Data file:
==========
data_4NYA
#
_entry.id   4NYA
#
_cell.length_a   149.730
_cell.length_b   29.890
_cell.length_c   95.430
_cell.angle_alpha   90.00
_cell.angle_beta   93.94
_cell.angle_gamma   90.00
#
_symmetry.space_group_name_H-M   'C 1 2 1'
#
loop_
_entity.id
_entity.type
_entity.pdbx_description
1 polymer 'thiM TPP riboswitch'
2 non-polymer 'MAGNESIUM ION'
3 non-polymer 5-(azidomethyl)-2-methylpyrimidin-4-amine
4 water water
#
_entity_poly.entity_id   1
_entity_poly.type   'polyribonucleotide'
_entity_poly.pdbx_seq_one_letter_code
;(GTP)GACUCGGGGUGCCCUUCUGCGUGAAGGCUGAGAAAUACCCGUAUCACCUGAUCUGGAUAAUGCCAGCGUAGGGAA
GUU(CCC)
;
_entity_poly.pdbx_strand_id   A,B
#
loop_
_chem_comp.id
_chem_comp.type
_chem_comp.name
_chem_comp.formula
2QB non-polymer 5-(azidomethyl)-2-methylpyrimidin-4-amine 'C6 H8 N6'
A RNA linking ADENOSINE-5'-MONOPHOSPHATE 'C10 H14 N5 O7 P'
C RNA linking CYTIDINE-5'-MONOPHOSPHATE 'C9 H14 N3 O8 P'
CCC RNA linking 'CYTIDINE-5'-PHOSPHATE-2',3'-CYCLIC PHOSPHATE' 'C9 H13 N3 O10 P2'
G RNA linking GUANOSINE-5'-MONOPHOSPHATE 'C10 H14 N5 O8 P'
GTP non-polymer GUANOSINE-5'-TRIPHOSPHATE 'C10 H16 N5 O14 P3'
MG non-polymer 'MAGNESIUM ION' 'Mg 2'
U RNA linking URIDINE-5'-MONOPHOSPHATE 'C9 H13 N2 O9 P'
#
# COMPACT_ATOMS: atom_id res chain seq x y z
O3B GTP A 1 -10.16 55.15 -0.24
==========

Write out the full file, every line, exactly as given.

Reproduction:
data_4NYA
#
_entry.id   4NYA
#
_cell.length_a   149.730
_cell.length_b   29.890
_cell.length_c   95.430
_cell.angle_alpha   90.00
_cell.angle_beta   93.94
_cell.angle_gamma   90.00
#
_symmetry.space_group_name_H-M   'C 1 2 1'
#
loop_
_entity.id
_entity.type
_entity.pdbx_description
1 polymer 'thiM TPP riboswitch'
2 non-polymer 'MAGNESIUM ION'
3 non-polymer 5-(azidomethyl)-2-methylpyrimidin-4-amine
4 water water
#
_entity_poly.entity_id   1
_entity_poly.type   'polyribonucleotide'
_entity_poly.pdbx_seq_one_letter_code
;(GTP)GACUCGGGGUGCCCUUCUGCGUGAAGGCUGAGAAAUACCCGUAUCACCUGAUCUGGAUAAUGCCAGCGUAGGGAA
GUU(CCC)
;
_entity_poly.pdbx_strand_id   A,B
#
loop_
_chem_comp.id
_chem_comp.type
_chem_comp.name
_chem_comp.formula
2QB non-polymer 5-(azidomethyl)-2-methylpyrimidin-4-amine 'C6 H8 N6'
A RNA linking ADENOSINE-5'-MONOPHOSPHATE 'C10 H14 N5 O7 P'
C RNA linking CYTIDINE-5'-MONOPHOSPHATE 'C9 H14 N3 O8 P'
CCC RNA linking 'CYTIDINE-5'-PHOSPHATE-2',3'-CYCLIC PHOSPHATE' 'C9 H13 N3 O10 P2'
G RNA linking GUANOSINE-5'-MONOPHOSPHATE 'C10 H14 N5 O8 P'
GTP non-polymer GUANOSINE-5'-TRIPHOSPHATE 'C10 H16 N5 O14 P3'
MG non-polymer 'MAGNESIUM ION' 'Mg 2'
U RNA linking URIDINE-5'-MONOPHOSPHATE 'C9 H13 N2 O9 P'
#
# COMPACT_ATOMS: atom_id res chain seq x y z
O3B GTP A 1 -10.16 55.15 -0.24